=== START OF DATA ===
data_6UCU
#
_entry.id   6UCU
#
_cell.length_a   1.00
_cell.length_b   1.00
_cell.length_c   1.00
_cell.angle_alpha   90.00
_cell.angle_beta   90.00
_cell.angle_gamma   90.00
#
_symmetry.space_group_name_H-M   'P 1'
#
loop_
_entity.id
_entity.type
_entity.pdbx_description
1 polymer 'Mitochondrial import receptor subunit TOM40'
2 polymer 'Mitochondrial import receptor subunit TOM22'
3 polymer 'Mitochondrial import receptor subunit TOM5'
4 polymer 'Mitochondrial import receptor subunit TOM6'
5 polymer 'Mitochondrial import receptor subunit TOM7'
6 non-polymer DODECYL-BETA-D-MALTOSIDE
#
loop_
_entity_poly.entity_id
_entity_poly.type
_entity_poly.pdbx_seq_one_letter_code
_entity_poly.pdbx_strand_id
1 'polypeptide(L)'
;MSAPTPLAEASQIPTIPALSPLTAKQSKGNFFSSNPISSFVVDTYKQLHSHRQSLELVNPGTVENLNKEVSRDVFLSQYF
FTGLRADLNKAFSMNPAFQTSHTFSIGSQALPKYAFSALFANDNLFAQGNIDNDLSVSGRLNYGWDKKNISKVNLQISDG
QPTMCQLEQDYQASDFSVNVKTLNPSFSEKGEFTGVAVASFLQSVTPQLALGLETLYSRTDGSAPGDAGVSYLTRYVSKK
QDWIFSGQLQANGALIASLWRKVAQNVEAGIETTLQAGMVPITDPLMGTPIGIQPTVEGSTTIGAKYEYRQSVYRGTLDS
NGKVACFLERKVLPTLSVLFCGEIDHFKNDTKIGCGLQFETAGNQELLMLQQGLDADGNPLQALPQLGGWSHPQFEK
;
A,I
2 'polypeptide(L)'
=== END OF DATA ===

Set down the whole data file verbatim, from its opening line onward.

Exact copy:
data_6UCU
#
_entry.id   6UCU
#
_cell.length_a   1.00
_cell.length_b   1.00
_cell.length_c   1.00
_cell.angle_alpha   90.00
_cell.angle_beta   90.00
_cell.angle_gamma   90.00
#
_symmetry.space_group_name_H-M   'P 1'
#
loop_
_entity.id
_entity.type
_entity.pdbx_description
1 polymer 'Mitochondrial import receptor subunit TOM40'
2 polymer 'Mitochondrial import receptor subunit TOM22'
3 polymer 'Mitochondrial import receptor subunit TOM5'
4 polymer 'Mitochondrial import receptor subunit TOM6'
5 polymer 'Mitochondrial import receptor subunit TOM7'
6 non-polymer DODECYL-BETA-D-MALTOSIDE
#
loop_
_entity_poly.entity_id
_entity_poly.type
_entity_poly.pdbx_seq_one_letter_code
_entity_poly.pdbx_strand_id
1 'polypeptide(L)'
;MSAPTPLAEASQIPTIPALSPLTAKQSKGNFFSSNPISSFVVDTYKQLHSHRQSLELVNPGTVENLNKEVSRDVFLSQYF
FTGLRADLNKAFSMNPAFQTSHTFSIGSQALPKYAFSALFANDNLFAQGNIDNDLSVSGRLNYGWDKKNISKVNLQISDG
QPTMCQLEQDYQASDFSVNVKTLNPSFSEKGEFTGVAVASFLQSVTPQLALGLETLYSRTDGSAPGDAGVSYLTRYVSKK
QDWIFSGQLQANGALIASLWRKVAQNVEAGIETTLQAGMVPITDPLMGTPIGIQPTVEGSTTIGAKYEYRQSVYRGTLDS
NGKVACFLERKVLPTLSVLFCGEIDHFKNDTKIGCGLQFETAGNQELLMLQQGLDADGNPLQALPQLGGWSHPQFEK
;
A,I
2 'polypeptide(L)'